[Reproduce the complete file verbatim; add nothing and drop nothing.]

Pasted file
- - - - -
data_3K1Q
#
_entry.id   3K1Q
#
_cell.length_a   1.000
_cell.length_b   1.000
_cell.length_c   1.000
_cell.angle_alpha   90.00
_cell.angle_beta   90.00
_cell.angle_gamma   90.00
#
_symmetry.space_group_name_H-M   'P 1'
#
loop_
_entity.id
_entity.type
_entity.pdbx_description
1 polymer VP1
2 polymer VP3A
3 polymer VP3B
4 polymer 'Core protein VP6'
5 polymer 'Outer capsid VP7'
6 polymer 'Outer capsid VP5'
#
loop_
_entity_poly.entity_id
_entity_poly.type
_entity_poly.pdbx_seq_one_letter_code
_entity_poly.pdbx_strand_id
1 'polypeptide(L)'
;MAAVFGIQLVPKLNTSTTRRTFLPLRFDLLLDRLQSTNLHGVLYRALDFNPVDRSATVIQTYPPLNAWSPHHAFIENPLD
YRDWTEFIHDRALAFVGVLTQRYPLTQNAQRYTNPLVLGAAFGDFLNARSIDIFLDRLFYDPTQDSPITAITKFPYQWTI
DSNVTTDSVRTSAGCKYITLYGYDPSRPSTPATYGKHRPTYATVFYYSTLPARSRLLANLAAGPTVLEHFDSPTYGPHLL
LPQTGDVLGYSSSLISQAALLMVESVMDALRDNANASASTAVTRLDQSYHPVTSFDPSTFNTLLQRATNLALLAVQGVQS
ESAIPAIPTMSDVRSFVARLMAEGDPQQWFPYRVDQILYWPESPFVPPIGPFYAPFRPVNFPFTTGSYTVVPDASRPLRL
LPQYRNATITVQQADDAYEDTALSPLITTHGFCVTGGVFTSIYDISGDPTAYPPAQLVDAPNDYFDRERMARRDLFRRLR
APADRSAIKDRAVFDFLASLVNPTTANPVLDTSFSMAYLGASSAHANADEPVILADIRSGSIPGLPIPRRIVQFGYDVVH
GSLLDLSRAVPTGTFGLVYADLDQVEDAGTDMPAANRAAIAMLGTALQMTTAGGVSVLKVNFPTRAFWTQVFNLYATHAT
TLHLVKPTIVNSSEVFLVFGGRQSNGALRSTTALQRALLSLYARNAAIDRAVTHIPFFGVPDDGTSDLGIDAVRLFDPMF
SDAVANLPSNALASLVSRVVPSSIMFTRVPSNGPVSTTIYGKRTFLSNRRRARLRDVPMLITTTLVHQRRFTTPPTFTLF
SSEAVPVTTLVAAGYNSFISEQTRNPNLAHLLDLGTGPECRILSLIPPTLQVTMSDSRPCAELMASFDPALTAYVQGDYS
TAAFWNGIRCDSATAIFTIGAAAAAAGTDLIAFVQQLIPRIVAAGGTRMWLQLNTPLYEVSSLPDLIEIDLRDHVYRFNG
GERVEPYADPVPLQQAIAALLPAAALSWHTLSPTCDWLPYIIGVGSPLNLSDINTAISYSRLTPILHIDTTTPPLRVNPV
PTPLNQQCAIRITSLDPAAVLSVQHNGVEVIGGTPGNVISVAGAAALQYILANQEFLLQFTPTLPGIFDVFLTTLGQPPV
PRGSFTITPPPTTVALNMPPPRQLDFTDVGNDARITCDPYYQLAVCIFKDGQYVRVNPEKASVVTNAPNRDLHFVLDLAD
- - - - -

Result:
data_3K1Q
#
_entry.id   3K1Q
#
_cell.length_a   1.000
_cell.length_b   1.000
_cell.length_c   1.000
_cell.angle_alpha   90.00
_cell.angle_beta   90.00
_cell.angle_gamma   90.00
#
_symmetry.space_group_name_H-M   'P 1'
#
loop_
_entity.id
_entity.type
_entity.pdbx_description
1 polymer VP1
2 polymer VP3A
3 polymer VP3B
4 polymer 'Core protein VP6'
5 polymer 'Outer capsid VP7'
6 polymer 'Outer capsid VP5'
#
loop_
_entity_poly.entity_id
_entity_poly.type
_entity_poly.pdbx_seq_one_letter_code
_entity_poly.pdbx_strand_id
1 'polypeptide(L)'
;MAAVFGIQLVPKLNTSTTRRTFLPLRFDLLLDRLQSTNLHGVLYRALDFNPVDRSATVIQTYPPLNAWSPHHAFIENPLD
YRDWTEFIHDRALAFVGVLTQRYPLTQNAQRYTNPLVLGAAFGDFLNARSIDIFLDRLFYDPTQDSPITAITKFPYQWTI
DSNVTTDSVRTSAGCKYITLYGYDPSRPSTPATYGKHRPTYATVFYYSTLPARSRLLANLAAGPTVLEHFDSPTYGPHLL
LPQTGDVLGYSSSLISQAALLMVESVMDALRDNANASASTAVTRLDQSYHPVTSFDPSTFNTLLQRATNLALLAVQGVQS
ESAIPAIPTMSDVRSFVARLMAEGDPQQWFPYRVDQILYWPESPFVPPIGPFYAPFRPVNFPFTTGSYTVVPDASRPLRL
LPQYRNATITVQQADDAYEDTALSPLITTHGFCVTGGVFTSIYDISGDPTAYPPAQLVDAPNDYFDRERMARRDLFRRLR
APADRSAIKDRAVFDFLASLVNPTTANPVLDTSFSMAYLGASSAHANADEPVILADIRSGSIPGLPIPRRIVQFGYDVVH
GSLLDLSRAVPTGTFGLVYADLDQVEDAGTDMPAANRAAIAMLGTALQMTTAGGVSVLKVNFPTRAFWTQVFNLYATHAT
TLHLVKPTIVNSSEVFLVFGGRQSNGALRSTTALQRALLSLYARNAAIDRAVTHIPFFGVPDDGTSDLGIDAVRLFDPMF
SDAVANLPSNALASLVSRVVPSSIMFTRVPSNGPVSTTIYGKRTFLSNRRRARLRDVPMLITTTLVHQRRFTTPPTFTLF
SSEAVPVTTLVAAGYNSFISEQTRNPNLAHLLDLGTGPECRILSLIPPTLQVTMSDSRPCAELMASFDPALTAYVQGDYS
TAAFWNGIRCDSATAIFTIGAAAAAAGTDLIAFVQQLIPRIVAAGGTRMWLQLNTPLYEVSSLPDLIEIDLRDHVYRFNG
GERVEPYADPVPLQQAIAALLPAAALSWHTLSPTCDWLPYIIGVGSPLNLSDINTAISYSRLTPILHIDTTTPPLRVNPV
PTPLNQQCAIRITSLDPAAVLSVQHNGVEVIGGTPGNVISVAGAAALQYILANQEFLLQFTPTLPGIFDVFLTTLGQPPV
PRGSFTITPPPTTVALNMPPPRQLDFTDVGNDARITCDPYYQLAVCIFKDGQYVRVNPEKASVVTNAPNRDLHFVLDLAD